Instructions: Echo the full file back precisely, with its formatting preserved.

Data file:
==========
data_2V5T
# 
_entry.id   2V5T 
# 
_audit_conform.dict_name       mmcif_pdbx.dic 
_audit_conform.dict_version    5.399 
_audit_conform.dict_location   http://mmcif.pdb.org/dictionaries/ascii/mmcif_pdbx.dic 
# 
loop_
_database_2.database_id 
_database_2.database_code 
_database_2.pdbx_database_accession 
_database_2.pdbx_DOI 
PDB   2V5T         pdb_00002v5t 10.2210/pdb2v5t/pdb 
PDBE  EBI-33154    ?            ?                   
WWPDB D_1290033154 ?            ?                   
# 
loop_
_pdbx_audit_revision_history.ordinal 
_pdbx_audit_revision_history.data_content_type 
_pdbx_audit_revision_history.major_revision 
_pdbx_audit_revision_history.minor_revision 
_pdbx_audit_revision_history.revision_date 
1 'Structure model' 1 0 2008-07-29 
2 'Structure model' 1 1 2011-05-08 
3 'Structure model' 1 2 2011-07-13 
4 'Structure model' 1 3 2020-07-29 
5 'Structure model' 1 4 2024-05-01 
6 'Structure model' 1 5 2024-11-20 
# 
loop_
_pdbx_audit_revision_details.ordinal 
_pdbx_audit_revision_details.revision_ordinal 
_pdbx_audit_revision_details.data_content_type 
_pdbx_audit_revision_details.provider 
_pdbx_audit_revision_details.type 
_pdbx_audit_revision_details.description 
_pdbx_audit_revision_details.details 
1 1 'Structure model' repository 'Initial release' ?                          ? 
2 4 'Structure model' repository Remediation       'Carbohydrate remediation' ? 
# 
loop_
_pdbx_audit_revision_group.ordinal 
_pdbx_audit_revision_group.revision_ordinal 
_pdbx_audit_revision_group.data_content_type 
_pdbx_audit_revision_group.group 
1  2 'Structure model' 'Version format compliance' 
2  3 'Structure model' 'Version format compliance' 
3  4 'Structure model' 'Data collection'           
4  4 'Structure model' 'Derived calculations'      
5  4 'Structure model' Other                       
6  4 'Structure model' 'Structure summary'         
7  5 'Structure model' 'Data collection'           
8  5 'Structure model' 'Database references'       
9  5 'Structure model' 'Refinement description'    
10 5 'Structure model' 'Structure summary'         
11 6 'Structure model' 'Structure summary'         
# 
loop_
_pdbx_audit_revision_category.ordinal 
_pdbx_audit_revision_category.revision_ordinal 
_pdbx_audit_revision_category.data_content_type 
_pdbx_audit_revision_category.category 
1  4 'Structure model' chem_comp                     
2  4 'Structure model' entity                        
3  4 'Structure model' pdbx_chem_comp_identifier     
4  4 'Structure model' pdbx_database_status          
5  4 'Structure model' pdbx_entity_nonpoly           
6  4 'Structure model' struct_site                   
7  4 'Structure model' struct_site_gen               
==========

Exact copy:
data_2V5T
# 
_entry.id   2V5T 
# 
_audit_conform.dict_name       mmcif_pdbx.dic 
_audit_conform.dict_version    5.399 
_audit_conform.dict_location   http://mmcif.pdb.org/dictionaries/ascii/mmcif_pdbx.dic 
# 
loop_
_database_2.database_id 
_database_2.database_code 
_database_2.pdbx_database_accession 
_database_2.pdbx_DOI 
PDB   2V5T         pdb_00002v5t 10.2210/pdb2v5t/pdb 
PDBE  EBI-33154    ?            ?                   
WWPDB D_1290033154 ?            ?                   
# 
loop_
_pdbx_audit_revision_history.ordinal 
_pdbx_audit_revision_history.data_content_type 
_pdbx_audit_revision_history.major_revision 
_pdbx_audit_revision_history.minor_revision 
_pdbx_audit_revision_history.revision_date 
1 'Structure model' 1 0 2008-07-29 
2 'Structure model' 1 1 2011-05-08 
3 'Structure model' 1 2 2011-07-13 
4 'Structure model' 1 3 2020-07-29 
5 'Structure model' 1 4 2024-05-01 
6 'Structure model' 1 5 2024-11-20 
# 
loop_
_pdbx_audit_revision_details.ordinal 
_pdbx_audit_revision_details.revision_ordinal 
_pdbx_audit_revision_details.data_content_type 
_pdbx_audit_revision_details.provider 
_pdbx_audit_revision_details.type 
_pdbx_audit_revision_details.description 
_pdbx_audit_revision_details.details 
1 1 'Structure model' repository 'Initial release' ?                          ? 
2 4 'Structure model' repository Remediation       'Carbohydrate remediation' ? 
# 
loop_
_pdbx_audit_revision_group.ordinal 
_pdbx_audit_revision_group.revision_ordinal 
_pdbx_audit_revision_group.data_content_type 
_pdbx_audit_revision_group.group 
1  2 'Structure model' 'Version format compliance' 
2  3 'Structure model' 'Version format compliance' 
3  4 'Structure model' 'Data collection'           
4  4 'Structure model' 'Derived calculations'      
5  4 'Structure model' Other                       
6  4 'Structure model' 'Structure summary'         
7  5 'Structure model' 'Data collection'           
8  5 'Structure model' 'Database references'       
9  5 'Structure model' 'Refinement description'    
10 5 'Structure model' 'Structure summary'         
11 6 'Structure model' 'Structure summary'         
# 
loop_
_pdbx_audit_revision_category.ordinal 
_pdbx_audit_revision_category.revision_ordinal 
_pdbx_audit_revision_category.data_content_type 
_pdbx_audit_revision_category.category 
1  4 'Structure model' chem_comp                     
2  4 'Structure model' entity                        
3  4 'Structure model' pdbx_chem_comp_identifier     
4  4 'Structure model' pdbx_database_status          
5  4 'Structure model' pdbx_entity_nonpoly           
6  4 'Structure model' struct_site                   
7  4 'Structure model' struct_site_gen               